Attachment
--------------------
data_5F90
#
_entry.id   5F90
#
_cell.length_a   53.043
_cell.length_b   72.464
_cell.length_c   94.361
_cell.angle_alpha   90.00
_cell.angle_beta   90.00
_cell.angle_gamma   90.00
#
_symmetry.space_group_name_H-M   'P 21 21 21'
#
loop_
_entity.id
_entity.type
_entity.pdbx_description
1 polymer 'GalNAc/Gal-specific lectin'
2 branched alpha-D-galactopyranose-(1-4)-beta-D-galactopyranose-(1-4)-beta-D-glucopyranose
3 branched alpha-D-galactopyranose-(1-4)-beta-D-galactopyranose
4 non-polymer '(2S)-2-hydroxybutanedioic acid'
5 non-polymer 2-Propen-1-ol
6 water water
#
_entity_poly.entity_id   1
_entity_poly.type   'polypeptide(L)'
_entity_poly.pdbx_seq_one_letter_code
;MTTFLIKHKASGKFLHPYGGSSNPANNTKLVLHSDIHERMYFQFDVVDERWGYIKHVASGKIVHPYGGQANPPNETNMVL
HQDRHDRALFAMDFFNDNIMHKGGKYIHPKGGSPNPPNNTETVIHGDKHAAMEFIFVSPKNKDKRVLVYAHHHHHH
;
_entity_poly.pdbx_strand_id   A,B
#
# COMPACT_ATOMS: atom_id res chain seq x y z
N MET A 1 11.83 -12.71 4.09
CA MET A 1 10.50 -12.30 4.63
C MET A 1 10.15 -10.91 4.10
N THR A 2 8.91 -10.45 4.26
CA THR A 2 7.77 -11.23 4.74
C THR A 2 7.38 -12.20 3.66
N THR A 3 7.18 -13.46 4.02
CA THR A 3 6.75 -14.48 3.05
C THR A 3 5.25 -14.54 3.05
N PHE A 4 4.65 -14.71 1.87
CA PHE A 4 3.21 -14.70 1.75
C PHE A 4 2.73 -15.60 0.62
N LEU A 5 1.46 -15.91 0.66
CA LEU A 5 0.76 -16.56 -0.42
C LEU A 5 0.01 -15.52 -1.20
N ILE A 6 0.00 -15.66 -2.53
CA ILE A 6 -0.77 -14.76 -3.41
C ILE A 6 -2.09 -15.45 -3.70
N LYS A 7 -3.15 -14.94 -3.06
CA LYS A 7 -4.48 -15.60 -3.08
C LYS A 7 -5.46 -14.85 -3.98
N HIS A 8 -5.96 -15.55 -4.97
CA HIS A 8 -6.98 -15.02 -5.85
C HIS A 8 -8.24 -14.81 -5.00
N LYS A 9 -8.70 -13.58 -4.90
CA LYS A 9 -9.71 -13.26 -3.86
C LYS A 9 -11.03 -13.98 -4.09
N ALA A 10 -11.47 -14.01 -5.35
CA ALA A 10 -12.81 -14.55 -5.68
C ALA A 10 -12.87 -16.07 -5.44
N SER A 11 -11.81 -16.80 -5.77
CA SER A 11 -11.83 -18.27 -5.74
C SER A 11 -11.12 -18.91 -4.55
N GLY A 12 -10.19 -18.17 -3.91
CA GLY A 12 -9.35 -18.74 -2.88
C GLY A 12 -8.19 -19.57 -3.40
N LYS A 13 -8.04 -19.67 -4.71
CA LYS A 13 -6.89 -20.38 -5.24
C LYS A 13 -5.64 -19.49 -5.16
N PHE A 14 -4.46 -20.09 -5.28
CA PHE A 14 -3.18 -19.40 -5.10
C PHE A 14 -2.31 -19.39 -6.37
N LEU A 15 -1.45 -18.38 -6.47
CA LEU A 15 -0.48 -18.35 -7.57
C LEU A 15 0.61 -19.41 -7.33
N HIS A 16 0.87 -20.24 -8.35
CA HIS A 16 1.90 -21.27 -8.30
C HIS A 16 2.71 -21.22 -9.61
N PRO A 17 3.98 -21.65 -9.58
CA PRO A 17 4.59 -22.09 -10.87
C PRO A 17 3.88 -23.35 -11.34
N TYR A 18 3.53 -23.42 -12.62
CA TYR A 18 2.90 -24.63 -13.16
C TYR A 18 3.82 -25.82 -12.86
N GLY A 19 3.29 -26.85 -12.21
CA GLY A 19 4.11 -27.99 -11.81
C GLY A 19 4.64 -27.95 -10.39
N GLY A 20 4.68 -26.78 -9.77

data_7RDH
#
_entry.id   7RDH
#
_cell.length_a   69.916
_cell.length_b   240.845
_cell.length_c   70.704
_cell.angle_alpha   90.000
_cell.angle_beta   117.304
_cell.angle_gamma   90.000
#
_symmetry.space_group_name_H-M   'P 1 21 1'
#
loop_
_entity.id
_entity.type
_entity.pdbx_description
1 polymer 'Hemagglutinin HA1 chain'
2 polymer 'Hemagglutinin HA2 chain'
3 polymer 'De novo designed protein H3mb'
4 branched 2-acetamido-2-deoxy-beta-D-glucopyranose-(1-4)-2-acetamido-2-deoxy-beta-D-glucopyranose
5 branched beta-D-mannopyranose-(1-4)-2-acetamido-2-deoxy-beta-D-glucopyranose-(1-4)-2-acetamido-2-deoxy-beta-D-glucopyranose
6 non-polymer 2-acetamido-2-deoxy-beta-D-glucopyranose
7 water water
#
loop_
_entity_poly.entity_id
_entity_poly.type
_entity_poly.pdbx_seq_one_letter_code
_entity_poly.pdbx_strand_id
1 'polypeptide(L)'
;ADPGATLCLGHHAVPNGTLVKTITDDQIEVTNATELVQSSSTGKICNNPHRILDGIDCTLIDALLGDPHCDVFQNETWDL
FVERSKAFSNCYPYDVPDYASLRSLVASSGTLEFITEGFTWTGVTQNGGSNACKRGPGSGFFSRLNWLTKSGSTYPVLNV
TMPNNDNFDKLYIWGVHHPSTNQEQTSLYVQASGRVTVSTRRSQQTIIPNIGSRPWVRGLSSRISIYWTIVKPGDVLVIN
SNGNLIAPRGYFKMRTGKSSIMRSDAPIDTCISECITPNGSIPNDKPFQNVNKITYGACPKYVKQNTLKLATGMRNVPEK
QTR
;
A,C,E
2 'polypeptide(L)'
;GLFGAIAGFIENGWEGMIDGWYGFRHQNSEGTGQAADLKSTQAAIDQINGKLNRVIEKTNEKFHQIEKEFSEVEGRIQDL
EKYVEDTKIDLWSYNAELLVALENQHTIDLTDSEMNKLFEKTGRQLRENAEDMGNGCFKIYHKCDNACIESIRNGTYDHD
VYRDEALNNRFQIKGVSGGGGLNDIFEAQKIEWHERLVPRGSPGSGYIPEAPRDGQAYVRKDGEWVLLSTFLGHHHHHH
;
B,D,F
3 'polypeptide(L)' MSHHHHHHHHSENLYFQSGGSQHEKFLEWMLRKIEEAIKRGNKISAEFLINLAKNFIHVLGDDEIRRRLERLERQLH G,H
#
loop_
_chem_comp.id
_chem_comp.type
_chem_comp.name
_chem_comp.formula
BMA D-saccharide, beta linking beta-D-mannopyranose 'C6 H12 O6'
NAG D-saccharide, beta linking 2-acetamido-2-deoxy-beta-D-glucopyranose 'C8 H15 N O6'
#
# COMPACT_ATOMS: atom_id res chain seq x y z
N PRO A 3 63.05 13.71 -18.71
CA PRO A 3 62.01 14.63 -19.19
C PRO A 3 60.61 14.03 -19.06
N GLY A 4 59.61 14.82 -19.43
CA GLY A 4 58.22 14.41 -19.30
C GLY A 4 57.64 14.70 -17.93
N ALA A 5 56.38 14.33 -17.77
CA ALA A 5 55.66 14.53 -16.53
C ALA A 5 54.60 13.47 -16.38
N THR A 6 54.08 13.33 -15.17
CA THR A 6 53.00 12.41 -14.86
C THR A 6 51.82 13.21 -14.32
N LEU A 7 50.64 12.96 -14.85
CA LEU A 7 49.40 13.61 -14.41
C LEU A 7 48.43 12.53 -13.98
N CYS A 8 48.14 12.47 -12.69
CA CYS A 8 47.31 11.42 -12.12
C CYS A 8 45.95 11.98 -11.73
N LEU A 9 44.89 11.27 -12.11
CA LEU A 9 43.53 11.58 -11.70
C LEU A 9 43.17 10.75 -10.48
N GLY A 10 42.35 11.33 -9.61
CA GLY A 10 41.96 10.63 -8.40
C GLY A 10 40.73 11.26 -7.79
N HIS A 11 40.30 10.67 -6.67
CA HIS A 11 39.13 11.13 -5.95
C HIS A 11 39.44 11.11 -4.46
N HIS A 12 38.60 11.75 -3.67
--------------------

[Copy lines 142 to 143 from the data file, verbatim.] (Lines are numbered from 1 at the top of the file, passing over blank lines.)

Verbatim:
_chem_comp.formula
BMA D-saccharide, beta linking beta-D-mannopyranose 'C6 H12 O6'